WFU Law School Mom: This Is How She Does It

 By Ashley Oldfield

“I don’t know how you do it!”—that’s the response I usually get when I tell someone that I’m in law school and a parent.  I’m never sure how to respond because, frankly, I don’t know how I do it, either.  Law school is stressful and demanding for anyone, and it’s no surprise that having a family doesn’t make the experience any easier. In the end, I managed to effectively navigate through my first year, and I’d like to share a few of the lessons that I learned along the way.

Perhaps the most difficult lesson that I learned is that I can’t do everything that I want to do. Although I initially struggled with this, I eventually found a healthy balance between my personal and academic aspirations. Law school can consume all of your time if you don’t set up boundaries. Parenting is similar in that there’s always more that you can do to be considered a “good” parent. Before law school, I attended every parent-teacher meeting and soccer game, dropped in to read to my son’s class on a regular basis, and planned Pinterest-inspired birthday parties complete with hand-crafted invitations and decorations and homemade goodies. Even I was impressed with the Stormtrooper cupcakes I made for my son’s “Star Wars”-themed birthday party a few years ago.

However, once I was in law school, I couldn’t do all of that anymore. I missed a couple of soccer games, ignored every email asking for volunteers for elementary school events, and stuck some candles on an undecorated store-bought cookie cake for my son’s most recent birthday party. I felt guilty, but I shouldn’t have because none of those things define being a good parent. For me, being a “good” parent meant setting aside time—away from my laptop, 50 plus pages of daily reading, and outlines—to hang out with my husband and son. Most days we still sat down for dinner as a family (even if dinner was just take-out) and I still carved out time to read bedtime stories and tuck my son in at night. These were the moments that were most important to us, so I made sure to prioritize them and let go of everything else.

At the same time, I had to take a pass on some opportunities at school. Like many law students, I was eager to participate in everything that law school had to offer, from moot court and mock trial to networking events to a variety of clubs and pro bono work. Instead, I had to ask some hard questions about time commitments and honestly evaluate whether an activity would work within my family framework. In addition, I felt pressured by the highly competitive nature of law school to keep up with the activities and accomplishments of my peers. Knowing that my classmates were studying or adding a line to their already-impressive resumes while I was at the playground or building Lego towers was frustrating at times. However, while “mom” is not something that I put on my resume, it is a role that I proudly talk about during interviews. After all, successfully balancing law school and a family is an impressive achievement in itself. Ultimately, just as with parenting, I had to decide which activities were the most valuable to me and let go of the rest.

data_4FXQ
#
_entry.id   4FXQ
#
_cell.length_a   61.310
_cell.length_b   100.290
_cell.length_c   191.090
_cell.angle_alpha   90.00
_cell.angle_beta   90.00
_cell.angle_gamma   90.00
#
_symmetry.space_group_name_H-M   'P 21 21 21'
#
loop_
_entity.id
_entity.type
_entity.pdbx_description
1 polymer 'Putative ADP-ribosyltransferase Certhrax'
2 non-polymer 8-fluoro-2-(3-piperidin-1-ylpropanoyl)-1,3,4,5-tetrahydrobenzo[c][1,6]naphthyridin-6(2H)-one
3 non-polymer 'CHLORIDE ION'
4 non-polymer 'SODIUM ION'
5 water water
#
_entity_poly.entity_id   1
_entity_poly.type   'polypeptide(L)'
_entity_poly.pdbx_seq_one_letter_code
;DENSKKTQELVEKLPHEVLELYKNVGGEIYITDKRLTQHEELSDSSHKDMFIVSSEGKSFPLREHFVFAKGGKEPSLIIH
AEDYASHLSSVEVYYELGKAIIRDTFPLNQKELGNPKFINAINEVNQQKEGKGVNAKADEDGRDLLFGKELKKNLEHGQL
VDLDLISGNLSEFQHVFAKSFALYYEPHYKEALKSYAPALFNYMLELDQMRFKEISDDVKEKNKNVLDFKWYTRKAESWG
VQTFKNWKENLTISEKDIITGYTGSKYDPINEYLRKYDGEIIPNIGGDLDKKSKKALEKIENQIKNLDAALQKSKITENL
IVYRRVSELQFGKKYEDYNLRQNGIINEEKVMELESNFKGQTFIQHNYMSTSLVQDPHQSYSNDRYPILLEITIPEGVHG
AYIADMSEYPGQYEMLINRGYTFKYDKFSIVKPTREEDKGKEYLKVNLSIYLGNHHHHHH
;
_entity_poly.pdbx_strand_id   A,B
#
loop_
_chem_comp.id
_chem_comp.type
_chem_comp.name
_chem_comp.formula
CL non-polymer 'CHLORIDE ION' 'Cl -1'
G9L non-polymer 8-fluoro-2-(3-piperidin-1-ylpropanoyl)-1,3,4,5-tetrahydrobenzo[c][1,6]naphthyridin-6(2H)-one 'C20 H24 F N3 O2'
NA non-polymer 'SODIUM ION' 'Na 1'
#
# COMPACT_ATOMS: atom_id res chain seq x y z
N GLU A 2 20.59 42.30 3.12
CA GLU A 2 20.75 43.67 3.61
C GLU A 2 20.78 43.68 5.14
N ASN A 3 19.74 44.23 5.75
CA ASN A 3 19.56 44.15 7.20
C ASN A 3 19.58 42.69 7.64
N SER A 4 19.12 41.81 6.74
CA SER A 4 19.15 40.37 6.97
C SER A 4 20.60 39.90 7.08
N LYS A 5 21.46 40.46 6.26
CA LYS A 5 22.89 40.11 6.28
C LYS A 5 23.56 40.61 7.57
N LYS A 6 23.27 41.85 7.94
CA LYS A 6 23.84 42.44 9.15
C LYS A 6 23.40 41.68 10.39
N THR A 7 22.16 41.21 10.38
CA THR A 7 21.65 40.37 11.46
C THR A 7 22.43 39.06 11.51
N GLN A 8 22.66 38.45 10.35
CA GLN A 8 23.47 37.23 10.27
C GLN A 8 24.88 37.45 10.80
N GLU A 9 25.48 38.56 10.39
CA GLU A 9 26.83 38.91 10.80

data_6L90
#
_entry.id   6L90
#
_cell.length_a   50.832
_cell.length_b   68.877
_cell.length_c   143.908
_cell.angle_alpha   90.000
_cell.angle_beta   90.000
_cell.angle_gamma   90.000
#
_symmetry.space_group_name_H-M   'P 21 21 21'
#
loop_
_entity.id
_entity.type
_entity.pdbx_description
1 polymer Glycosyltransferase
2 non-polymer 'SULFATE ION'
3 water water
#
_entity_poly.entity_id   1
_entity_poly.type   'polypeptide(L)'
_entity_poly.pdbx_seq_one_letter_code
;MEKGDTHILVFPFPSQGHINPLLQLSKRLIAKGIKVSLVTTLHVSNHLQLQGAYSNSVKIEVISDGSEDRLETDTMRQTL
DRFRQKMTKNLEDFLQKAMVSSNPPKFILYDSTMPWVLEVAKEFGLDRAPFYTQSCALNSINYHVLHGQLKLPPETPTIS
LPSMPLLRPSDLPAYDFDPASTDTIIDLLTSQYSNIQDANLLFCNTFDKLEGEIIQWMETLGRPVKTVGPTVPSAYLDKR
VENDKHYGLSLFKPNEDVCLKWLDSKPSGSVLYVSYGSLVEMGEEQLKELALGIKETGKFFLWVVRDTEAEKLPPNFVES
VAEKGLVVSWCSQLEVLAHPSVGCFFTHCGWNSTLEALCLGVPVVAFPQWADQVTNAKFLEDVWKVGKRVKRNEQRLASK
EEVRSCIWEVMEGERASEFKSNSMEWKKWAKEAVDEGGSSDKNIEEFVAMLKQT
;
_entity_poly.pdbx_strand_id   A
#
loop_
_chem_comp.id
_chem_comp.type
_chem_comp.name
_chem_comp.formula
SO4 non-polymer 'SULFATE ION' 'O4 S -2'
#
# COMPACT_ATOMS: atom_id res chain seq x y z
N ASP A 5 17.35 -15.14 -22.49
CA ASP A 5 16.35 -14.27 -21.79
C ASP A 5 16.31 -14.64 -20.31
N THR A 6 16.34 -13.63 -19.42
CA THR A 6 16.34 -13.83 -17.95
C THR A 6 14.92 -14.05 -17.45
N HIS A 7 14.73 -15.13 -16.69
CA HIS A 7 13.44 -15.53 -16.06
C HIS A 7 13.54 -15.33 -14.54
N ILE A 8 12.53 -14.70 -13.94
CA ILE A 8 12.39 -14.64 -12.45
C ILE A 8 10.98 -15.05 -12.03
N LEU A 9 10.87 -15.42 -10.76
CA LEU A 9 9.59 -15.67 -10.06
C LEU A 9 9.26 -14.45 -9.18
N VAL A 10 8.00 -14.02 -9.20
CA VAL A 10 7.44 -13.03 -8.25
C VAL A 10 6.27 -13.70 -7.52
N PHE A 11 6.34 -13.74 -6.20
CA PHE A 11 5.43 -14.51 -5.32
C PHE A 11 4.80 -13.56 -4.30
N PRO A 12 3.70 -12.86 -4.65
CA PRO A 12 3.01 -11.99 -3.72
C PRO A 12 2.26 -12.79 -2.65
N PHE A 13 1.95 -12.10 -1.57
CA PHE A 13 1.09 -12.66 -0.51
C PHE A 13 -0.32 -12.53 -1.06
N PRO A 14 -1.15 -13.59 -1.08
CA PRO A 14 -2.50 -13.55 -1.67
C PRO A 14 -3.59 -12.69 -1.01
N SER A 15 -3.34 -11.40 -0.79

On a more practical level, I also learned that planning ahead is crucial to not being completely overwhelmed by the demands of school and home. Foremost in this was keeping a detailed calendar and having frequent talks with my husband about the who, what, when, and where of our lives. I also used school breaks to plan and prepare for the coming months. Over the winter holiday, I stocked my freezer with various home cooked meals. Two whole days spent cooking provided a couple of freezer meals a week during second semester. Of course, by the end, my family was a bit tired of chili and lasagna, but it was a great time saver on busy nights. I also learned to schedule appointments, such as doctor’s visits, oil changes, and haircuts for the breaks. I made the mistake of scheduling a checkup for my son at the end of January. I didn’t think I’d be too busy. As it turned out, I was wrong and I ended up canceling it. He went in May instead.

Another trick I developed was to consolidate all of my shopping for household items into one massive trip. Before law school I would make a trip to the store every few weeks to buy things like toothpaste or shampoo. Instead, I stocked up on about five months of supplies and was never stuck having to make a run to the store when I was feverishly working on a paper. These are all fairly simple and seemingly minor steps, but they provided a measure of security and relief during hectic times.

I hope that my advice and tips will be helpful to other parents embarking on this journey. However, neither law school nor parenting is a one-size-fits-all endeavor. Find what works best for you and your family and never give up. It’s only three years, right?